Day also cited the existence of 80-acre minimum lot sizes in his reason for opposing the recommendation to send the plan to the supervisors. John Riess cast the vote against the TDR recommendation.
“I have seen TDRs. It doesn’t work,” Riess said.
“We as farmers have been engaged in this process for close to 10 years,” said Mike Mellano, farm bureau president. “It’s very discouraging to us that we’ve come to the ninth hour and still don’t have an equity mechanism in place.”
“The farm bureau message the past 10 years has been consistent and simple: protect the farm equity,” said Al Stehly, farm bureau past president.
“This plan is not complete as it does not address several key issues,” Stehly said. “I don’t think it’s ready.”
Duncan McFetridge of Save Our Forests And Ranchlands opposed equity mechanisms.
“We can lose the benefit of large lot zoning,” he said. “You don’t have a vested right in zoning. You have a vested right in the actual use on your property.”
David Van Ommerling, who owns the last remaining dairy in Lakeside, addressed claims that downzoning was not a take of property through the loss of equity.
“If it gets downzoned, who’s going to take? The bank will take,” he said.
“That is a central issue of being able to carry financing from one year to the next,” Ramona grove owner Carl Teyssier said of equity.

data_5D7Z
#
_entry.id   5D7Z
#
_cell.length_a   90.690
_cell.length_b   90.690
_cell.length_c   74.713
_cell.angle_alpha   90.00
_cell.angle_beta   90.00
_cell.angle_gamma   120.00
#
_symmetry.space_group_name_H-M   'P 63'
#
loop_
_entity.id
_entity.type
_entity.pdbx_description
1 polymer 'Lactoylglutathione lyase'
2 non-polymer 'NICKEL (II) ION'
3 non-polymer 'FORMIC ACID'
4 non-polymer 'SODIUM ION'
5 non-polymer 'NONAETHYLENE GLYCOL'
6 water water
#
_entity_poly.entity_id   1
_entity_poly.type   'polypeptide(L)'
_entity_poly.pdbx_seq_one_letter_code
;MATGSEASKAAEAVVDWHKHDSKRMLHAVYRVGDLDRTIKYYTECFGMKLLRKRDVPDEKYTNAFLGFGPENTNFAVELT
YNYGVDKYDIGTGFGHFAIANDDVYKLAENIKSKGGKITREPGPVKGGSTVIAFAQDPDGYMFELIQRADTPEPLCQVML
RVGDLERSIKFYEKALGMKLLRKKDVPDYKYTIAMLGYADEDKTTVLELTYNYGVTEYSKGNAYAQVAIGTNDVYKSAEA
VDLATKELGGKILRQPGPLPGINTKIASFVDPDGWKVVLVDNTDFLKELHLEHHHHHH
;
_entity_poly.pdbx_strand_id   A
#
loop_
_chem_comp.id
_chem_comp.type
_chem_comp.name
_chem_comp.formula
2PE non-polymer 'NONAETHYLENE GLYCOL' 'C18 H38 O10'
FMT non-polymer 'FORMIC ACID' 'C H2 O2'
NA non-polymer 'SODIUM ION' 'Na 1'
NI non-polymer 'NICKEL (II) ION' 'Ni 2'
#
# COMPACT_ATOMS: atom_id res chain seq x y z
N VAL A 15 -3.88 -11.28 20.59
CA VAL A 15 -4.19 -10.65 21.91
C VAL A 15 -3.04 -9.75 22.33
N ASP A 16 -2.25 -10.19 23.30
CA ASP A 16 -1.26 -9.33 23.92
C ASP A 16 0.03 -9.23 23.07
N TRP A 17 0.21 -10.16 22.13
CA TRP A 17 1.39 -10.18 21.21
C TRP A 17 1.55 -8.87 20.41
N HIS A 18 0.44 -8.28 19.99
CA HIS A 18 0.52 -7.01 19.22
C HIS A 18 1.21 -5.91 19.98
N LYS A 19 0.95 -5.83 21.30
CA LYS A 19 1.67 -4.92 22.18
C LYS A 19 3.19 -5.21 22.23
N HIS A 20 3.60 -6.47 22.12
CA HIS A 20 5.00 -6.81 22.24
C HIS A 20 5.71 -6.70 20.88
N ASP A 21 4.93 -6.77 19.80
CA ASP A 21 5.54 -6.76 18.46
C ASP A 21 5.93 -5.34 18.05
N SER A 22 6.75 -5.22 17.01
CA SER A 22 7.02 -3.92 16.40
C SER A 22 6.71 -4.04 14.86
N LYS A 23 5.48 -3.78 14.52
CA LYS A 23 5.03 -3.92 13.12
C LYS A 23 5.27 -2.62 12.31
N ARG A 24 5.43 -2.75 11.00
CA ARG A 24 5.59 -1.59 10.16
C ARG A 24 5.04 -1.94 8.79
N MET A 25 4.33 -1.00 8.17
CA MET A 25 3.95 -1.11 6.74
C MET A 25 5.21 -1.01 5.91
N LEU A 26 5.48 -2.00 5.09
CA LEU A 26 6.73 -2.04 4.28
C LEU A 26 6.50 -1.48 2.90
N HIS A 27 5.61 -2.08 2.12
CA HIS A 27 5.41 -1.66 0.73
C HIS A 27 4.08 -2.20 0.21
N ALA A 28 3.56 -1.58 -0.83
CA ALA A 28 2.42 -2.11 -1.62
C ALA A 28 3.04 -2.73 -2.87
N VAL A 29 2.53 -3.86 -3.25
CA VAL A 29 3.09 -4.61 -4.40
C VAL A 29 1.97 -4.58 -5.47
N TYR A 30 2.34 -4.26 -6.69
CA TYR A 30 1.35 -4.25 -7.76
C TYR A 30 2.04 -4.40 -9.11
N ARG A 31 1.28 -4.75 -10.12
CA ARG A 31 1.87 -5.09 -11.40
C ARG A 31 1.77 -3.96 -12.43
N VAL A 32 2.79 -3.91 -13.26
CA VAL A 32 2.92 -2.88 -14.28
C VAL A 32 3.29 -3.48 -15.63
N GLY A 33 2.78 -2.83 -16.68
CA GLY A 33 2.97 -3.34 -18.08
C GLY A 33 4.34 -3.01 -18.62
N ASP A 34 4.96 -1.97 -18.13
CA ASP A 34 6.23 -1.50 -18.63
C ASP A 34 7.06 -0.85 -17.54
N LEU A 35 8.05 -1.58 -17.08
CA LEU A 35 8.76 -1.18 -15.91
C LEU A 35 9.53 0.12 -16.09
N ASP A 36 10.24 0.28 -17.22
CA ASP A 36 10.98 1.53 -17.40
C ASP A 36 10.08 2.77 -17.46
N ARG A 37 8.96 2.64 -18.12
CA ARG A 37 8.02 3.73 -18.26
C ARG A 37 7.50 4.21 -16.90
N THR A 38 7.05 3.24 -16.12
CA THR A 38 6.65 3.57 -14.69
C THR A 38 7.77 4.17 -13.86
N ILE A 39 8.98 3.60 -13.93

“I do use that land as collateral,” said Bonsall nursery owner Gerald Church.
Church said he utilizes a line of credit of approximately $3.5 million for his nursery which has 220 full-time and 150 seasonal employees.
“The unintended consequences of your actions are going to be felt by many nurseries throughout the county,” he said.
“We need this complete package,” said Eric Larson, farm bureau executive director. “You need to have something to the board of supervisors that allows equity mechanisms to go forward.”
Larson said equity mechanisms are a conservation and ag preservation tool.
“You don’t have to do this, but it is the right thing to do,” he said.
Henry Palmer, who represented the Twin Oaks Sponsor Group at the April 16 hearing, said that steep slope constraints were detrimental to farmers.
“Some of the farmers in our area are suffering because of this application of minimum lot size,” he said.
Some speakers noted the consequences of insufficient housing.
“When you build one house you create a movement of families,” said retired banker and East County resident Jim Schmidt. “Affordable housing is a supply problem.”
Valley Center resident Pegi Prior noted that decisions were being made by older citizens.
“It’s the young people who will have to live with their decisions,” she said. “Traditionally any community that chases out their youth to other places or cities has not prospered well.”
Campo-Lake Morena Community Planning Group Chair Kristi Kor noted that tax and developer fee revenue for schools and other services are also casualties of downzoning.
“We are very concerned about the economic impacts of the drastic downzoning,” she said. “We believe there is a better way to have a reasonable amount of density.”
The elements of the recommended general plan update were acceptable to Valle de Oro Community Planning Group Chair Jack Phillips.
“This general plan update is going to be pretty good for our type community,” he said. “We still are concerned and have reservations on the effect of the conservation subdivision ordinance. It’s something we can live with.”